The second quarter 2003 GAMA numbers are out- and at first blush the news is lousy. To quote GAMA: 'Shipments of general aviation airplanes for the first half of 2003 totaled 1-031 units- a drop of 13.8 percent from the same period last year… Industry billings for the first six months were $4.05 billion- down 32.3 percent from 2002.' At least they didn’t try to sugarcoat it. But hold on. Is the news really all that bad?
Maybe it’s not all that bad. In fact- a careful perusal of the numbers- analyzed against the known historic performance of the aircraft sales market- suggests we might be seeing the first fleeting signs of a recovery. Maybe – just maybe – things are starting to turn up a little bit.
The evidence that this might be true can be found in the third paragraph of GAMA’s announcement of the second quarter results. There- sandwiched between the news that multi-engine airplane sales fell in the first half of 2003 and the fact that turboprop airplane sales declined 10.8 percent from a year ago- is this bright spot: Shipments of single-engine piston airplanes for sale were up 1.4 percent over the same period last year.
'Big deal-' you say. 'Pistons- which represent just a tiny fraction of the overall market- are up a measly 1.4 percent? How can that be good news? Particularly when the rest of the market is clearly in free fall?'
Well- it is good news- and here’s why. Historically- whenever the business aviation market has recovered from major slumps- the single-engine pistons have led the way. If it’s at all reasonable to assume the market will behave as it always has in the past – and I believe it is – then this sales trend in the single-engine piston sales segment is potentially significant.
Moreover- this is the second consecutive quarter that the single-engine piston market has significantly outperformed the rest of the industry and the second consecutive quarter when the piston segment actually gained a little over the previous year.
Admittedly the gain was small – in fact- the pessimistic among you could argue that the increase was statistically insignificant- but the important thing is that the piston segment is performing counter to the trend in the rest of the industry. It is clearly demonstrating signs of recovery.
If the industry is going to recover along the same lines that it always has in the past- this is the step that has to occur first – and the GAMA numbers of the past two quarters suggest that it is beginning to happen.
The performance of the piston segment in the next few quarters will be critical in predicting whether recovery really is imminent. By this time next year- we should be seeing not just stability- but some actual aircraft sales growth - maybe not a lot- but some. Moreover- the other segments should begin first to stabilize- and then to start following the piston segment in some modest growth.
If previous trends are to be repeated- the turboprop sales will start to follow the pistons upward- lagging by three to six quarters. Then- finally- the fanjets will surge forward to complete the recovery. Somewhere in between- the used aircraft sales market will pick up as the economy gains steam.
Whether the turboprop will- in fact- lead the jet segment into the recovery this time remains to be seen. The dynamic between the turboprop market and the jet sales market has changed significantly over the past 20 years. Where once the turboprop sales dominated the market by a ratio of more than 2 to 1- now the jets are clearly in the majority and are closing in on a 2 to 1 advantage over the turboprops.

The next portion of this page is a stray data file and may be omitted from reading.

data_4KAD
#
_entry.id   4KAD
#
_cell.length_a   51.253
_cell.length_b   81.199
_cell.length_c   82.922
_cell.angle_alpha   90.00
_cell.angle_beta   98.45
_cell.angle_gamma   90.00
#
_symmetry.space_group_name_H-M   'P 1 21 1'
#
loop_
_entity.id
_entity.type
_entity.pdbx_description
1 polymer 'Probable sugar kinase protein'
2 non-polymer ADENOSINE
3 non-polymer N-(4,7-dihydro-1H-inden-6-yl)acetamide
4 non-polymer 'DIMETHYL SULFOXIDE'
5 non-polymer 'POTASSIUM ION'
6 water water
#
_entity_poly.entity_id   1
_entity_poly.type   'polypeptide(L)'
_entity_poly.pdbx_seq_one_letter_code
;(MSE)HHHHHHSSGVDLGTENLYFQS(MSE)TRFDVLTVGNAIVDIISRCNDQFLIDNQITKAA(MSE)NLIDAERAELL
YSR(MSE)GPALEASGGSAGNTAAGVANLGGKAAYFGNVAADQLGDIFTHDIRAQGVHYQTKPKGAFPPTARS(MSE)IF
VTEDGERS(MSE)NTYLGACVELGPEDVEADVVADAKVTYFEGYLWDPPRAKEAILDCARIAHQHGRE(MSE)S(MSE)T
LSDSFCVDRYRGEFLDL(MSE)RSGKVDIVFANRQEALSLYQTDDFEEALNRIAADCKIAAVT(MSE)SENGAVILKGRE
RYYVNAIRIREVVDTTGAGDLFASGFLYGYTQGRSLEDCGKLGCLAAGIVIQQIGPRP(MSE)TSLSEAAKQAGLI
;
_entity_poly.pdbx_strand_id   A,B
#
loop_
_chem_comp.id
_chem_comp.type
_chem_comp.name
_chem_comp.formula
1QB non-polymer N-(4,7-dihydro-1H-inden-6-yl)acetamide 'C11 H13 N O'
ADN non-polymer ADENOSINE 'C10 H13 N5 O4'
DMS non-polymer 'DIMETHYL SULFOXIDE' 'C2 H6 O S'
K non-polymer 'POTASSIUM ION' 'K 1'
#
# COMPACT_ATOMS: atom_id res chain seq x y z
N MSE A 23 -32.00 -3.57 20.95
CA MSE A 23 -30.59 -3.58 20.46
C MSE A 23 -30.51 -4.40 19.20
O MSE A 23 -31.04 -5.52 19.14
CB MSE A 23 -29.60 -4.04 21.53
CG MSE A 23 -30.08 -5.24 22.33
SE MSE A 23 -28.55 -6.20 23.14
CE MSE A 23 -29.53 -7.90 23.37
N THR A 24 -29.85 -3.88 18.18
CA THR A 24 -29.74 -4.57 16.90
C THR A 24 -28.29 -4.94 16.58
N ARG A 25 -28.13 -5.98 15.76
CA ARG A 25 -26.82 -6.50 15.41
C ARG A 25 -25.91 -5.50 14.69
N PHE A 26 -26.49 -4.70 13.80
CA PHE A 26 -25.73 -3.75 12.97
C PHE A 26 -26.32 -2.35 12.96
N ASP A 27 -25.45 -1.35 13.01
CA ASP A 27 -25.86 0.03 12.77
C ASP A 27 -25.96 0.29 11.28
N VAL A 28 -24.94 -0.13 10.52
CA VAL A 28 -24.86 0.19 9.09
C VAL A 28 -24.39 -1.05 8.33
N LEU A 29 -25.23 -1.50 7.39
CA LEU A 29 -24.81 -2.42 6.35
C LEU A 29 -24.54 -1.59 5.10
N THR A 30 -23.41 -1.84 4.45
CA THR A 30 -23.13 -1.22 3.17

Two factors have contributed to this huge swing in market share by the jets over the turboprops. One is the proliferation of inexpensive small jets for sale that have come on the market in recent years- such as the Citation CJ series and the Raytheon Premier I jet - that have provided jet performance in a price range that previously only bought a turboprop.
The other is the ever-increasing number of jets at the high end of the market- combined with the increasing number of segments occupied by jet aircraft in the high end. As jets evolved beyond the light jet sales category and into the mid-size- super-mid-size and beyond- there were no comparable turboprops to compete for the market. The result was that- year after year- a proportionately larger number of jets than turboprops are being sold.
Where this will be important in forecasting the coming recovery will be in the lighter end of the aircraft for sale market. The reason the piston products have always recovered first- is because the impression of prosperity and an ensuing willingness to spend money tends to develop in the entrepreneurial classes before it comes to corporate boardrooms. Recovery is usually well established before corporations are willing to accept the good news.
As a result- in the past- the light end of the new airplane sales market recovered first- followed by the turboprop sales market- then the jets. It will be interesting this time to see whether the changes in the dynamics between the turboprops and the light jets might cause the light jets to recover at the same time or perhaps even ahead of the turboprops.
On the other hand- the growth in the single-engine turboprops segment has created a new niche for the turboprop. Perhaps this new segment will balance the changes in the dynamics between the traditional twin turboprops and the new light jets- and cause the turboprops to lead the jets into the recovery- as they always have in the past.
In the meantime- keep you eyes on the GAMA numbers as they unfold over the last two quarters of this year. If the single engine airplanes segment continues to make gains- it will be an ever-increasing sign that the long awaited recovery may- in fact- be upon us. Wouldn’t that be good news!